The BenQ W100 digital home theater projector offers a reasonably well laid out menu system that is very easy to navigate. In addition, after some basic initial setup options (like how long you want menus to appear on the screen before they turn off, or what background color gets projected if there is no source signal), most features are directly accessable from the remote with specific buttons (Brightness, Contrast...).
The image is the main image menu (you can see the 5 different main menus across the top). BenQ doesn't give them formal names. Note in particular, that the image shows Movie as the preset (application mode) and Color Temp is T2. In reality, we did most viewing of movies, set for Cinema, and primarily used T4 which is the correct color temperature for movies (6500K).
This deals with audio (yep, the BenQ has a speaker), OSD time (how long the menus stay on the screen, and other general settings, these are all pretty much "set once and forget" settings.
The other "settings menu, below, shows settings for ceiling mounting or rear screen, as well as whether you want the projector to automatically scan for a live source (most people prefer this off, as it can be pain). There's a high altitude mode where the fan runs faster, for you mountain folks (or those with a hot room?) And of greatest interest is the Lamp Power mode labeled Economic mode, which controls the projector's brightness (and lamp life).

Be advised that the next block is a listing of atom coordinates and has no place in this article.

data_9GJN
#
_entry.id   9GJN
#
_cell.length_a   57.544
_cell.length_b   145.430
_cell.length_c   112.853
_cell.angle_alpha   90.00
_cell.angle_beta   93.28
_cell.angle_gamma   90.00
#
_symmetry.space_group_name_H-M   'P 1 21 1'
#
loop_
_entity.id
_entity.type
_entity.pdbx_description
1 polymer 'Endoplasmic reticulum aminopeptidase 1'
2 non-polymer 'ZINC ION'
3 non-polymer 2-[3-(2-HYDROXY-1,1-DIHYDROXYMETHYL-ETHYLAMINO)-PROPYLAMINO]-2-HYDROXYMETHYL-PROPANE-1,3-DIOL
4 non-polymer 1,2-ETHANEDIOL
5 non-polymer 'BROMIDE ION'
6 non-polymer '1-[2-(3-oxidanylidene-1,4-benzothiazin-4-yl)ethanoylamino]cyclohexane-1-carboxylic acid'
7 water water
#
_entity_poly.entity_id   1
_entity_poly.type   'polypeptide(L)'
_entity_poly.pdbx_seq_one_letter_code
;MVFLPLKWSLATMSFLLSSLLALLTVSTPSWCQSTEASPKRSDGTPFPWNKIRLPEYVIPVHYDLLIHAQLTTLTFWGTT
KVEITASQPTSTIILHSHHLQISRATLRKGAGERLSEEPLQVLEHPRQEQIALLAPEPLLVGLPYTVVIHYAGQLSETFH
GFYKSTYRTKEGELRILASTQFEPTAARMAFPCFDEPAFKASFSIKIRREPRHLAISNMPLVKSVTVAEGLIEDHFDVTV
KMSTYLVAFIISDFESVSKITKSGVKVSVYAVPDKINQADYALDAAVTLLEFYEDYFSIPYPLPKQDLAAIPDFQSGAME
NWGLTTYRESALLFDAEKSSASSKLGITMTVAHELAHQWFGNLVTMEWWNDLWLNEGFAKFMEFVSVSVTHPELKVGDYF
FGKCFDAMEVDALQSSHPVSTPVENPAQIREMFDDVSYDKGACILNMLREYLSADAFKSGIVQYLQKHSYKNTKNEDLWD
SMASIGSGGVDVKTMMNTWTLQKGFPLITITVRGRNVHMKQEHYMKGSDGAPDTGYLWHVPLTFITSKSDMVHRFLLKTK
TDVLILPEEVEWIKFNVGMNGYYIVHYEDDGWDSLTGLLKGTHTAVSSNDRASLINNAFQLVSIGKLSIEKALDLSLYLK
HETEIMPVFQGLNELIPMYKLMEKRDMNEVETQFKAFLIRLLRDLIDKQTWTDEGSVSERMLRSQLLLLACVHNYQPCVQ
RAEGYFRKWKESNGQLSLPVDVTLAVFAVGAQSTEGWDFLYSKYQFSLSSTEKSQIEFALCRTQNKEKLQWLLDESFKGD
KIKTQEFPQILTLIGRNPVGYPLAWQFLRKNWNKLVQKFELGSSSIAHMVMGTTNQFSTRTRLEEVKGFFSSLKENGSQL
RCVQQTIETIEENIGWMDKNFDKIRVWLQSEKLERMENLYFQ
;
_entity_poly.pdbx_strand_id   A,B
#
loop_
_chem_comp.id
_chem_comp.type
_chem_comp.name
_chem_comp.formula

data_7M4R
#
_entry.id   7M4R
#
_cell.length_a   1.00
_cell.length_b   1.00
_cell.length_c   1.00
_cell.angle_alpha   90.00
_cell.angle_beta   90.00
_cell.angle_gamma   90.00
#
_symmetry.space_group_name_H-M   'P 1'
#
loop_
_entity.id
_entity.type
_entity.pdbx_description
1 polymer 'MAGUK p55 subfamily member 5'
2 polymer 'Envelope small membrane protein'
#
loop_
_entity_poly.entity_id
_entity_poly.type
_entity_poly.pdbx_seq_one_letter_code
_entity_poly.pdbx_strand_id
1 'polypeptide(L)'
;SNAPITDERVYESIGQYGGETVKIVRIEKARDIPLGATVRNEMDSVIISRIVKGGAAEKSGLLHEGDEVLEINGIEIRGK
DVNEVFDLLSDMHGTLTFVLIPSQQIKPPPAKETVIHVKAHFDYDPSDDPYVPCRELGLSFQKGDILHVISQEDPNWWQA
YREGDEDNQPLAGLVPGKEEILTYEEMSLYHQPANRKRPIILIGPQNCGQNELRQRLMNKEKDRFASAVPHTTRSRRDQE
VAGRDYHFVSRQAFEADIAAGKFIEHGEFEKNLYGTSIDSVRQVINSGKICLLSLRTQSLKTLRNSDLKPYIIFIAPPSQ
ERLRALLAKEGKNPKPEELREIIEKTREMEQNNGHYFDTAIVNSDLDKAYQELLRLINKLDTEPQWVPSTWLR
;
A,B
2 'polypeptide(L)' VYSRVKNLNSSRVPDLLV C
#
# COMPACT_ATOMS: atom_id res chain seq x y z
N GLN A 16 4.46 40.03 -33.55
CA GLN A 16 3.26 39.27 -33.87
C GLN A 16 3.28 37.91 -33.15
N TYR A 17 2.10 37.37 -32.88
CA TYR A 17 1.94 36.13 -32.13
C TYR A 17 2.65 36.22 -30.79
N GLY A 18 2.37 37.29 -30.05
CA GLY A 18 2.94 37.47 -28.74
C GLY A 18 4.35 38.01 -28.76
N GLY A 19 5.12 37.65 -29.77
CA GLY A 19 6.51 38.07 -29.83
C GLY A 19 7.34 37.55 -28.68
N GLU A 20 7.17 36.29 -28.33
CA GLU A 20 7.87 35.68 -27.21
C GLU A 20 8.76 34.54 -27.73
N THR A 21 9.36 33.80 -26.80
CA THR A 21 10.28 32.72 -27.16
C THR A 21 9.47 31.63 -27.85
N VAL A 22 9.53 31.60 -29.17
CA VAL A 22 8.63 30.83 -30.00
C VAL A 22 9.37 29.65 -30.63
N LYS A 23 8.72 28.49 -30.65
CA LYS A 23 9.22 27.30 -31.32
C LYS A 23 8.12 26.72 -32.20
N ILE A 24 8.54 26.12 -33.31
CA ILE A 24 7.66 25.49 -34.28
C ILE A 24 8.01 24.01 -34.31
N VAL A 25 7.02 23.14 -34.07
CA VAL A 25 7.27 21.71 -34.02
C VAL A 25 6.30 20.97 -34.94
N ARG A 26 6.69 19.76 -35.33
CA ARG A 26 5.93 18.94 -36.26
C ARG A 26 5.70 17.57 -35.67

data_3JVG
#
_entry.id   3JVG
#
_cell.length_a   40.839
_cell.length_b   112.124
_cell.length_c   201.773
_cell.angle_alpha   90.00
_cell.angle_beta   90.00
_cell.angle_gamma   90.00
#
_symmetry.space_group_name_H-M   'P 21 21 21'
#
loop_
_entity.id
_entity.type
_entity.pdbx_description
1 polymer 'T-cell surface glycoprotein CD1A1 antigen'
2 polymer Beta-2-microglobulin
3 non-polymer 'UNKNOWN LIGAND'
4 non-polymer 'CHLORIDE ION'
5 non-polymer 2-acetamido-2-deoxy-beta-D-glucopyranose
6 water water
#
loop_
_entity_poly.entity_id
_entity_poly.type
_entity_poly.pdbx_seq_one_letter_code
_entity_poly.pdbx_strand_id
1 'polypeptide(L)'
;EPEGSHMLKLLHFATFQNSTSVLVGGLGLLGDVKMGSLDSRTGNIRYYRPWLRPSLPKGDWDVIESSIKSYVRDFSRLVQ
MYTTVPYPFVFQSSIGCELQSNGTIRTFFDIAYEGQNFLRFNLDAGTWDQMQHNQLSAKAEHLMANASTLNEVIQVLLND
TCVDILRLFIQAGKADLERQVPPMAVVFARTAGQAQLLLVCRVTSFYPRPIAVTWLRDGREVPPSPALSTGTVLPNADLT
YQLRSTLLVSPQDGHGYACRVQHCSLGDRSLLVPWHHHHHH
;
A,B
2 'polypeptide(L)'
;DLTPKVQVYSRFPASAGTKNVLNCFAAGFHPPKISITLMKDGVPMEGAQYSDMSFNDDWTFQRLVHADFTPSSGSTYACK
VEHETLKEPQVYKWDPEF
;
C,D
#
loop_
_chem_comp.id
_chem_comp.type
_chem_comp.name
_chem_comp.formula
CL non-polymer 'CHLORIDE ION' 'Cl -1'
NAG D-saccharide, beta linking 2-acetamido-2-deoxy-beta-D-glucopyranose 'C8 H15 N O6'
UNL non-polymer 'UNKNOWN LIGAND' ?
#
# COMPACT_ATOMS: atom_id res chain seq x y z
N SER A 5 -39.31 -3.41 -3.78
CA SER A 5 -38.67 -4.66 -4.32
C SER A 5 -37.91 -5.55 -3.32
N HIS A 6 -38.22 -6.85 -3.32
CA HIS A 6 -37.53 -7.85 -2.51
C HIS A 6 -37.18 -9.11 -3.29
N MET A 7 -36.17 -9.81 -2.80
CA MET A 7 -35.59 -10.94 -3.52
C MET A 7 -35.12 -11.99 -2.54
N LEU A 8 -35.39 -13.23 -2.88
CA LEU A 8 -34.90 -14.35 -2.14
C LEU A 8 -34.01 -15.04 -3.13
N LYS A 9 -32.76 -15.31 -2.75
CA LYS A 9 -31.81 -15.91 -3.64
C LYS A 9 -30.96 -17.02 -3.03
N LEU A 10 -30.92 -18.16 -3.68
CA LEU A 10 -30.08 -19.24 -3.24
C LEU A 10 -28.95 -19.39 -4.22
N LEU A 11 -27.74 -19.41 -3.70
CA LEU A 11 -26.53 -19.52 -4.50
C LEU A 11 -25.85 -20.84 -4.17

In addition there is a status menu, and an aspect ratio menu, neither merit images.
User Memory Settings
This is too easy - the BenQ doesn't have any user savable settings. It does however remember the previous settings for a device. If you were watching a DVD for example, in Cinema mode with a T4 color setting, and switched to HDTV in Family room mode with a T3 setting, when you next go back to the DVD, the projector will be back in Cinema and T4, etc. For a projector designed for the simplest effort in operation, that's about all you need!
BenQ W100 as a Business Projector
While it can be used for business, and thanks to a 7 segment wheel (one is clear) for extra lumens, it's not bad on your basic Powerpoint type presentation, but if you are trying to do small type, such as email, spreadsheets, and Word documents, the compression of taking a typical 1024x768 laptop down to a usable 640x480 (for normal 4:3 computers) means hard to read, not pretty text. For the occasional presenter, sticking to large type presentations, it may be OK, and if you are a widescreen laptop user, with a 1280x800 laptop (like my Dell), it does do the widescreen well, but the compression is still a problem.